Working on a new default theme is always an opportunity to improve core Core is the set of software required to run WordPress. The Core Development Team builds WordPress.’s Theme APIs too. With the release of Twenty Fifteen there are quite a few improvements that made it in:
Archive Template Tags
Theme authors get to use four new functions to use in their archive templates:
the_archive_title() for returning/displaying the title of the current term, date, post type, post format, or author archive.
the_archive_description() for returning/displaying the description associated with the current term archive.
They are especially handy when a theme doesn’t have dedicated templates for taxonomy A taxonomy is a way to group things together. In WordPress, some common taxonomies are category, link, tag, or post format. https://codex.wordpress.org/Taxonomies#Default_Taxonomies. or date archives, but can essentially be used in all archive templates. The description functions only display term descriptions, since no other archive type really offers descriptions.
Worked on in #21995 and then introduced in r30223.
Navigation Template Tags
Core has provided template tags for links between posts and pages of posts for a long time. Now theme authors can resort to higher-level template tags to display an entire navigation snippet. If you’ve built your themes off of recent default themes, or created child themes from them, these should look very familiar. As a heads up: Since default themes have been developed in HTML5 for five years now, there is no HTML4 version of these tags.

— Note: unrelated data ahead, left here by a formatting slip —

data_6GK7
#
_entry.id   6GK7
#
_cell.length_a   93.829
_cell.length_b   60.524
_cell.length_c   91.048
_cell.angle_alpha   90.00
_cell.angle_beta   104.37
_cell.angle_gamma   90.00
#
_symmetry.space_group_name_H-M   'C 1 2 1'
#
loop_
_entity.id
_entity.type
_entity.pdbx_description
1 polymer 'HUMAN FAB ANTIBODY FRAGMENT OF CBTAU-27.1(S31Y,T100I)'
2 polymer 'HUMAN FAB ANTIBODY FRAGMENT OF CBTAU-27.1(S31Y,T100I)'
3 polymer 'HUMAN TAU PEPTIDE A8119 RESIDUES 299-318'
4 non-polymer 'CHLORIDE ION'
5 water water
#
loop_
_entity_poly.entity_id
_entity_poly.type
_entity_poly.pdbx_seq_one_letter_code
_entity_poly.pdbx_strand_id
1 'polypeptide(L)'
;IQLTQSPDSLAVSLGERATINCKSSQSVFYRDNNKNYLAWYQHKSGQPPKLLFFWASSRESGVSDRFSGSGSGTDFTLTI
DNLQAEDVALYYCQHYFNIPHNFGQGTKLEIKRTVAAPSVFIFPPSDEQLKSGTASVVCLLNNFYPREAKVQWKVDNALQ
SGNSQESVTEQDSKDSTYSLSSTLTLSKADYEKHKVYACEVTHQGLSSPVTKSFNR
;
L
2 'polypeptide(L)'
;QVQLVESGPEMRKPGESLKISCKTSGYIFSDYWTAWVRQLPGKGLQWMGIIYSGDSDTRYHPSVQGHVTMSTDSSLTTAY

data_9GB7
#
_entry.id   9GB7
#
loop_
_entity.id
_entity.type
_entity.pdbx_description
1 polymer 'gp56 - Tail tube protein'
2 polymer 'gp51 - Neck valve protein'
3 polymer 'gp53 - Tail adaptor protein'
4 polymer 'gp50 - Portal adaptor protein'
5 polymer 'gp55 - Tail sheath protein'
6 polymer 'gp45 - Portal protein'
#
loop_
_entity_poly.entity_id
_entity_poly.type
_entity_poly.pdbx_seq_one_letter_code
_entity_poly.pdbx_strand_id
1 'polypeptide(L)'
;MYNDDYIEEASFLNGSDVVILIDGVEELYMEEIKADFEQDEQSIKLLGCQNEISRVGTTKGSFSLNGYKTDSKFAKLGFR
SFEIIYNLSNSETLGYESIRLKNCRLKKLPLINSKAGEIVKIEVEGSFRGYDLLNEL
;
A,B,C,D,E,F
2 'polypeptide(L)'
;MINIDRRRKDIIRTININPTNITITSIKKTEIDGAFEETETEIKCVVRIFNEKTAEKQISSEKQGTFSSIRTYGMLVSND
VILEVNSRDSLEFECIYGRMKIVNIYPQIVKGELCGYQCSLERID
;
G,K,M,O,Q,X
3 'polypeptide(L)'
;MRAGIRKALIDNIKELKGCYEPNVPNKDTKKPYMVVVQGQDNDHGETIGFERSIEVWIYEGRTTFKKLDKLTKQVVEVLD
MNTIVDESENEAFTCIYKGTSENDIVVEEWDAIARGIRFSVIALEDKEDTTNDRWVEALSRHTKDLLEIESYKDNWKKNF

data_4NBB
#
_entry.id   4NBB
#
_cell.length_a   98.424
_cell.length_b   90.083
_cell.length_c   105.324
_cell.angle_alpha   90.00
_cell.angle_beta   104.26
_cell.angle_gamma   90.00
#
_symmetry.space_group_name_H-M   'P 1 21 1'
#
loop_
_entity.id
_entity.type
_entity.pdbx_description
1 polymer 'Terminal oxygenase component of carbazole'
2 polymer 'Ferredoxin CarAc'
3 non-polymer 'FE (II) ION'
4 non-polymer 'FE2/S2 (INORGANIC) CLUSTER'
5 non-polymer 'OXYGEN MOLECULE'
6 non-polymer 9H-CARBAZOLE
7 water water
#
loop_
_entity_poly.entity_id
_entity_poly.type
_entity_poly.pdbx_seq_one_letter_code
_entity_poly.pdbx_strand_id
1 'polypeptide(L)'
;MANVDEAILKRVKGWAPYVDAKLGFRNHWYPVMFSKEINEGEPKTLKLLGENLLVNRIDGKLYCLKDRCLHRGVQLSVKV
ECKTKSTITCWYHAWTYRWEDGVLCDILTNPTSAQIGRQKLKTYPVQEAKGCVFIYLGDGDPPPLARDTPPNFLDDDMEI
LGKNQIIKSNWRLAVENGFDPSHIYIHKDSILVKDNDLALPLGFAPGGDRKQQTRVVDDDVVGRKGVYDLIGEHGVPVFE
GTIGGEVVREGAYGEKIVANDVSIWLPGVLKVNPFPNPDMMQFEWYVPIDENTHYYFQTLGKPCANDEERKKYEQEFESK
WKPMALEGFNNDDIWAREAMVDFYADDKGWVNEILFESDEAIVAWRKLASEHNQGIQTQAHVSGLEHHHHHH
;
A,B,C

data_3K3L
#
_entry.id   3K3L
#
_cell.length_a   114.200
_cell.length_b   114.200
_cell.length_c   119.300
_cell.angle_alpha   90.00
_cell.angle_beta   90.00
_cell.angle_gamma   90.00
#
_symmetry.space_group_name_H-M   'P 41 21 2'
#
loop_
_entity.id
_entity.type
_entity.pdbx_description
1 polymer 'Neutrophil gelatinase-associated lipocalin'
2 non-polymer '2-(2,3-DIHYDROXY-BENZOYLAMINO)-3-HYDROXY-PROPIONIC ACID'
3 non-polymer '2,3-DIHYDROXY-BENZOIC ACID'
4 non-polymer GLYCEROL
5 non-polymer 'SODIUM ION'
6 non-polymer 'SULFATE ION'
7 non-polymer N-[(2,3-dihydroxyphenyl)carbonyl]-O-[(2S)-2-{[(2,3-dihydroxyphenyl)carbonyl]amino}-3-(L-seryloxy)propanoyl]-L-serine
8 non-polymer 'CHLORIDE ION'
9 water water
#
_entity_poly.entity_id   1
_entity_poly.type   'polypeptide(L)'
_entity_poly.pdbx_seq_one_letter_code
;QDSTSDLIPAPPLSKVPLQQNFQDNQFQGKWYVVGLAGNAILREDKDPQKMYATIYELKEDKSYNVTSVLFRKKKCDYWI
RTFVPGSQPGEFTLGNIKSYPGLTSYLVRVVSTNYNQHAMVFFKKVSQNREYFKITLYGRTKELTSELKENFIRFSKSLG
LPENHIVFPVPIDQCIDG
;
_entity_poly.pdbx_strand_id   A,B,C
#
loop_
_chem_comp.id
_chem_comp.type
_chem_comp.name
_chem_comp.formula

the_post_navigation() for navigation to the next and previous post.
the_posts_navigation() for navigation to the next and previous page of posts.
the_posts_pagination() for paginated navigation between pages of posts. (Updated for 4.1 RC1, see this post)
All functions use the same wrapping markup with semantic class names, so it’s easy to style them in one go. The navigation functions accept custom link texts and screen-reader-texts, in case the defaults are not applicable. The pagination functions even accept all arguments that
paginate_links() does, too! (Except for the
'type' argument, we need that to be plain so the template tag A directory in Subversion. WordPress uses tags to store a single snapshot of a version (3.6, 3.6.1, etc.), the common convention of tags in version control systems. (Not to be confused with post tags.) doesn’t break 😉 )
Worked on in #29808, introduced in r30065, improved in r30457.
Also in 4.1:
Theme Support for Title Tags
I’ve written about title tags before and will refer to that post for more information about the groundbreaking changes that happened here.
Page Template Body Classes
They got a minor update that simplifies those class names and allows theme authors to target folders of page templates. With this
/page-templates/full-width.php will produce
page-template-page-templatesfull-width-php. Worked on in #23470 and then introduced in r30100.